The genus Megascops comprises 22 living species are known at present, but new ones are frequently recognized and unknown ones are still being discovered on a regular basis, especially in the Andes. For most of the 20th century, this genus was merged with the Old World scops-owls in Otus, but nowadays it is again considered separate based on a range of behavioral, biogeographical, morphological and DNA sequence data. Screech-owls are restricted to the Americas. Some species formerly placed with them are nowadays considered more distinct.
As usual for owls, female screech-owls are usually larger and fatter than the males of their species, with owls of both sexes being compact in size, shape, and height. The Eastern Screech-owl Megascops asio is one of the smallest species of owls in North America. All of the birds in this genus are small and agile. Screech-owls are generally colored in various brownish hues with usually a whitish, patterned underside, which helps to camouflage them against the bark of trees. Some are polymorphic, occurring in a grayish- and a reddish-brown morph.
Two morphs, brown and rufous. Rather large ear tufts. Crown light brown speckled dark. White spots on wing edges. Upperparts lightly streaked black. Facal disk light rufous with black rim on sides. White eyebrowes and yellow iris. Flight feathers barred whitish-brownish. Large and bulky.
Listen to the sound of Long-tufted Screech Owl
Copyright remark: Most sounds derived from xeno-canto
South America : Southeast.
Woodland with open patches, patched moorland and forest edges and secondary growth. In and near villages and agriculture as long as patches of trees are available.
Nests in tree cavity, no further data.
Hunts by siotting and waiting for prey, drops on prey when spotted. Usually lareg insects and small vertebrates.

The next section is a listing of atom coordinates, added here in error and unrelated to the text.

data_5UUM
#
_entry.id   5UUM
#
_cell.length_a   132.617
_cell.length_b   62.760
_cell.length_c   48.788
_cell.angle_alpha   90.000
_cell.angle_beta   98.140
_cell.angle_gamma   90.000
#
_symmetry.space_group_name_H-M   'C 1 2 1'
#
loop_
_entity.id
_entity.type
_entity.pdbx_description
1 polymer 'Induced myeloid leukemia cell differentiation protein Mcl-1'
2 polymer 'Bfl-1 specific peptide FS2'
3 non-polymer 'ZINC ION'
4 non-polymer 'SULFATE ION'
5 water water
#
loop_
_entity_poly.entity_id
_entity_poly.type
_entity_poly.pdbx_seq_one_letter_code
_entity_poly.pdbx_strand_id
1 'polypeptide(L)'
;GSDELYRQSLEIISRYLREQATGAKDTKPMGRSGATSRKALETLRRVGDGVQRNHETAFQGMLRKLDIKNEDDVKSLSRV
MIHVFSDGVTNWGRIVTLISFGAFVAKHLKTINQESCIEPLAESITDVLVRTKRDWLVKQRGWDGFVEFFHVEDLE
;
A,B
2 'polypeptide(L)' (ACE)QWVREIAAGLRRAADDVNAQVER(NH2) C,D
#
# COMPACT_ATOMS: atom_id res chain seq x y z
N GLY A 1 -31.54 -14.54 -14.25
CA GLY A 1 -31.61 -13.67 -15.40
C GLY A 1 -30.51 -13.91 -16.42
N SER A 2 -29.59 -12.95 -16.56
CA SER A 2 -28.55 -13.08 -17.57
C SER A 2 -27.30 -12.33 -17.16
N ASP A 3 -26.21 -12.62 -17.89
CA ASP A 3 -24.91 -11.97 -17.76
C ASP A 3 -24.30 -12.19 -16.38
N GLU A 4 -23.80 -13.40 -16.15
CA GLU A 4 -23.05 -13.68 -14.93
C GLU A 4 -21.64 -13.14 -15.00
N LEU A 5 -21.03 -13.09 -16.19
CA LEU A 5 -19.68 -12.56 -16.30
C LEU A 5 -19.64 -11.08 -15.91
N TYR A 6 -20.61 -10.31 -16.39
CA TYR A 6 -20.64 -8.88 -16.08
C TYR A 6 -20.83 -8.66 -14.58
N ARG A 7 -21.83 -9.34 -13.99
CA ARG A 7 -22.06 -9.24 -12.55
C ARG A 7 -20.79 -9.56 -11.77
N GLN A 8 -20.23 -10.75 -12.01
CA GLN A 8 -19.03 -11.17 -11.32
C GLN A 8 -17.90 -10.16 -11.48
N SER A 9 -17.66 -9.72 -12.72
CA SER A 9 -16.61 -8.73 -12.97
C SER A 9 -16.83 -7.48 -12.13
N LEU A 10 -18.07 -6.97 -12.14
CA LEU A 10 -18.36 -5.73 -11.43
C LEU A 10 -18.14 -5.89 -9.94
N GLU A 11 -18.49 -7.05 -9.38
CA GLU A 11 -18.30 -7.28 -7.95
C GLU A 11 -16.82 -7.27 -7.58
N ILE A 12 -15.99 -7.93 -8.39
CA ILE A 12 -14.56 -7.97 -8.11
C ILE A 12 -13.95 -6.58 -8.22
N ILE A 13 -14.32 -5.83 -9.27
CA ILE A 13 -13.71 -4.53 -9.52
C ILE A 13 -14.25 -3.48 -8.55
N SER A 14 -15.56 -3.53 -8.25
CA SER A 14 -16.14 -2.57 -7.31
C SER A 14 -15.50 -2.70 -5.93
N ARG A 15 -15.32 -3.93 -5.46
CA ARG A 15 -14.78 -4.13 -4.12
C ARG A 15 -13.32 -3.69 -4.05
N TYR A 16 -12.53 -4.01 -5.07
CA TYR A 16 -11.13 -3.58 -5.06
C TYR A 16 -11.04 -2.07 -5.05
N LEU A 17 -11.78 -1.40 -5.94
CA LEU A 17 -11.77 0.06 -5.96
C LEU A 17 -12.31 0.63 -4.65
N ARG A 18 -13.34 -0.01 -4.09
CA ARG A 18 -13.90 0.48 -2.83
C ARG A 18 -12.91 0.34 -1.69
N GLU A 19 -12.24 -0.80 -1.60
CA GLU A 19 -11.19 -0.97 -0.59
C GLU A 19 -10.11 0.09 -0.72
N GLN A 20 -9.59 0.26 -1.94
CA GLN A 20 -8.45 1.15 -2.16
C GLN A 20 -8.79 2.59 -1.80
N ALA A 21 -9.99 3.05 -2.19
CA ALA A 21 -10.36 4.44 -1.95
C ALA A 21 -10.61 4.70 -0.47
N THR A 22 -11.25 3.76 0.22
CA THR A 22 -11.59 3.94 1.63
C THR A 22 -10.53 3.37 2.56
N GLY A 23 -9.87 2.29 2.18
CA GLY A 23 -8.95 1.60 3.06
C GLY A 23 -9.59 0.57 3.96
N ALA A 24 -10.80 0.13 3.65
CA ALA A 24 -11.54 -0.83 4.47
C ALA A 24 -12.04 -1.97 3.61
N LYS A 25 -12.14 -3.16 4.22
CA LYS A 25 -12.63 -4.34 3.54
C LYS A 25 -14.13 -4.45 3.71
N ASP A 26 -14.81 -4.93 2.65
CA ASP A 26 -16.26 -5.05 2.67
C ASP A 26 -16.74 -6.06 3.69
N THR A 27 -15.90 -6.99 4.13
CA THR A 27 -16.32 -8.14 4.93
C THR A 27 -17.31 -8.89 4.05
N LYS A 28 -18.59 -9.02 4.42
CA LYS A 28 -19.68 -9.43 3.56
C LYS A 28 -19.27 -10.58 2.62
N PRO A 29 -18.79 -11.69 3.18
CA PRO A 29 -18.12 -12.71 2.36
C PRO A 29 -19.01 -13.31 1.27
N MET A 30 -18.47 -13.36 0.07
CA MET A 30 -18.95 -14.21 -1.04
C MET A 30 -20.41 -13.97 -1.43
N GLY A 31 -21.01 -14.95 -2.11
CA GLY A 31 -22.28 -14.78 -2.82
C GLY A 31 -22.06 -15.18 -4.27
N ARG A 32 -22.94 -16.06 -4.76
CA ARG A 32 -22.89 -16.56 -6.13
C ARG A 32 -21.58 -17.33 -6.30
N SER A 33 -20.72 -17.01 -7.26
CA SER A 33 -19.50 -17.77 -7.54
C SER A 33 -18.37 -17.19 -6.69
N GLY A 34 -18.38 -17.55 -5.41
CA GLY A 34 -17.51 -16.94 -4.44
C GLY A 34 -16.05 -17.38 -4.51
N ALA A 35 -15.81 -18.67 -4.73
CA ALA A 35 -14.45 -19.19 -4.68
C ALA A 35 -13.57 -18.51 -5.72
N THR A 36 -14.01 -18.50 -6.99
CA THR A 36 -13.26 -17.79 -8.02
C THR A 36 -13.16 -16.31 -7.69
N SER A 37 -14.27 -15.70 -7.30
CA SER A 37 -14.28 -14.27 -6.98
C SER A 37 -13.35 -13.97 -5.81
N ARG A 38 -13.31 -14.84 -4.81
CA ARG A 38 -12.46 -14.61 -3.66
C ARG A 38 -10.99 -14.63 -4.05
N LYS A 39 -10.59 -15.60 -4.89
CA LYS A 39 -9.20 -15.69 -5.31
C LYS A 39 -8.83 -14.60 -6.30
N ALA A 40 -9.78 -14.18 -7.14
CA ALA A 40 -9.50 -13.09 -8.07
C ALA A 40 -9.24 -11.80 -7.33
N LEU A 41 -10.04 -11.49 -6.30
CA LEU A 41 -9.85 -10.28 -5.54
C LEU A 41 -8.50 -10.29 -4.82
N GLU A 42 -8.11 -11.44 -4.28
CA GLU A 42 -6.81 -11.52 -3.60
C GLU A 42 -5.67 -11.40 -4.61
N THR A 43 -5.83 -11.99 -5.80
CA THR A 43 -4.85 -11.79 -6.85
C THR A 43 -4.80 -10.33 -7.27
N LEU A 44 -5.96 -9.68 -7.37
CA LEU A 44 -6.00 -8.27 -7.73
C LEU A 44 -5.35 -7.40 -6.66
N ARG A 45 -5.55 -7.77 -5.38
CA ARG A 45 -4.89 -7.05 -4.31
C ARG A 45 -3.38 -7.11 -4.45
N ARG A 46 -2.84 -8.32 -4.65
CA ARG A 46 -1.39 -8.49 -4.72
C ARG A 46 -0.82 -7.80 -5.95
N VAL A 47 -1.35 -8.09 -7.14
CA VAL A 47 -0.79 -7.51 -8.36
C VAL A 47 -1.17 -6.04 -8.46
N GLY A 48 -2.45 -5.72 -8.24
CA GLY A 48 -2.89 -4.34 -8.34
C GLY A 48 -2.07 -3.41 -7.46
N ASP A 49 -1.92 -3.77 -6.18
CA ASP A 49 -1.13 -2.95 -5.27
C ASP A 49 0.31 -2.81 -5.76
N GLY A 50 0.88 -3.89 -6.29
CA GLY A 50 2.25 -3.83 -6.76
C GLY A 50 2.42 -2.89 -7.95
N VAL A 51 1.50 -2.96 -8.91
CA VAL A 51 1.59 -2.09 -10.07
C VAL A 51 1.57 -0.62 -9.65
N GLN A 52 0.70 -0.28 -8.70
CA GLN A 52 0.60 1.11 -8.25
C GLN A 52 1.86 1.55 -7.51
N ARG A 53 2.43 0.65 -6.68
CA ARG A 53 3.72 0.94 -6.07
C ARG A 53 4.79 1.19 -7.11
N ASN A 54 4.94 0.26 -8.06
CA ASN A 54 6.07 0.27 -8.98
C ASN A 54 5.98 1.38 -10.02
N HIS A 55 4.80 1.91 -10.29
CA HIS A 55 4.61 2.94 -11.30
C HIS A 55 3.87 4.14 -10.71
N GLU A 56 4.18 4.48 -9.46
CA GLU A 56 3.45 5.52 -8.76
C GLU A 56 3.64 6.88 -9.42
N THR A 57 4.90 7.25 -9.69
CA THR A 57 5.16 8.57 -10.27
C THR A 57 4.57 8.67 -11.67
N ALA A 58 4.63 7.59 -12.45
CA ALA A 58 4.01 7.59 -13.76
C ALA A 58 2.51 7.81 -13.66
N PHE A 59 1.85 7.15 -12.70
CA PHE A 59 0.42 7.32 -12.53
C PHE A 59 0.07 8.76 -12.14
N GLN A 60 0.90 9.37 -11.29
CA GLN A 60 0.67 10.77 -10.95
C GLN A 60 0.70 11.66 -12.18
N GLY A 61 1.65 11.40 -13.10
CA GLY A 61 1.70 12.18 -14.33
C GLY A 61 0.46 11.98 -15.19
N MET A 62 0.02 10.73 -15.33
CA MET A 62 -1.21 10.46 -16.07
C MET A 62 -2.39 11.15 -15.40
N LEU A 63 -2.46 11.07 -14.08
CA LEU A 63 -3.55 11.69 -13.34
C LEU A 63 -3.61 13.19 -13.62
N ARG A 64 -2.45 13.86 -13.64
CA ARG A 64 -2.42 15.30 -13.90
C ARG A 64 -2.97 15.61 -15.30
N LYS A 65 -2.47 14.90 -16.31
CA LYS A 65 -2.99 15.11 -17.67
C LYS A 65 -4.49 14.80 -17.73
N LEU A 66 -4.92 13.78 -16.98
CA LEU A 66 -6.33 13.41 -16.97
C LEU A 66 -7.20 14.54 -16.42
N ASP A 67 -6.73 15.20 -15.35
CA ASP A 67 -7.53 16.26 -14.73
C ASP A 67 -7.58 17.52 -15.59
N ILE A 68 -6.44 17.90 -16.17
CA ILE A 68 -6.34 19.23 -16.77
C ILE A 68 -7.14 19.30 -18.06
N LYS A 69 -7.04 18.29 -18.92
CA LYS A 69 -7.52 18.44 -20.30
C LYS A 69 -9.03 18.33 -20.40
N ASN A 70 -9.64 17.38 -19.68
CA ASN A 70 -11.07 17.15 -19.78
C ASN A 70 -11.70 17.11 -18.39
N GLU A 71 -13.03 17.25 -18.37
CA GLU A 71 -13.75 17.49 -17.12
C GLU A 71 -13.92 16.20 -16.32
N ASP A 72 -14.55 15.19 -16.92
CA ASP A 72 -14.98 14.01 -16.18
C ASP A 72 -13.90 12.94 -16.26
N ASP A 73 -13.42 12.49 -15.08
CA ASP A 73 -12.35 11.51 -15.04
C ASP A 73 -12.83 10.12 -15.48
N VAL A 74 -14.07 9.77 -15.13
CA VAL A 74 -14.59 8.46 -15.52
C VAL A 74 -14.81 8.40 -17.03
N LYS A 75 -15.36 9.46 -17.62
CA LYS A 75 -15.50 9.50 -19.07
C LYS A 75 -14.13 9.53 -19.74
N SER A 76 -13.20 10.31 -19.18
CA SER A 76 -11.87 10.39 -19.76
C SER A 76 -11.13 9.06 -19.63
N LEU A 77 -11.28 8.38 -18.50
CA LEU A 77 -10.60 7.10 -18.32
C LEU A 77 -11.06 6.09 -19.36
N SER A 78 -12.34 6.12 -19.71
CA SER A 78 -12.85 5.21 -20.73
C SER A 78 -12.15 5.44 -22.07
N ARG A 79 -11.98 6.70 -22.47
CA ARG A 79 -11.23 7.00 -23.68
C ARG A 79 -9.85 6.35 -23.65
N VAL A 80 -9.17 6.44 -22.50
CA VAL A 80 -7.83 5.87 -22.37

Video Long-tufted Screech Owl
copyright: Josep del Hoyo
This species has a very large range, and hence does not approach the thresholds for Vulnerable under the range size criterion (Extent of Occurrence <20,000 km2 combined with a declining or fluctuating range size, habitat extent/quality, or population size and a small number of locations or severe fragmentation). Despite the fact that the population trend appears to be decreasing, the decline is not believed to be sufficiently rapid to approach the thresholds for Vulnerable under the population trend criterion (>30% decline over ten years or three generations). The population size has not been quantified, but it is not believed to approach the thresholds for Vulnerable under the population size criterion (<10,000 mature individuals with a continuing decline estimated to be >10% in ten years or three generations, or with a specified population structure). For these reasons the species is evaluated as Least Concern.
If you hear a mourning-dove around your house, some one in the house will die unless you tie a knot into each corner of your apron. Then the mourning-dove will stop mourning and go away.
Dear visitor, we started two exciting new projects on PoB. Unique on the net we started posting Vintage plates and bird descriptions from the dawn of ornithology. Next to this we collected stories about birds in mythology, fables and folk lore. Many of these stories are founded in what is nowadays called ethno-ornithology. The next few months we will be publishing about 2000 new posts... The past months were quiet on the posting front, but frantic in research. Enjoy and help us by posting or commenting your own stories, fables or bird legends.
Chief editor PoB.
Buzzards never build a nest, because small birds say to them, "when the sun shines, what is the use of building a nest? Sun shine. When it rains, build when the rain stop." Dumb Buzzard never does build a nest.
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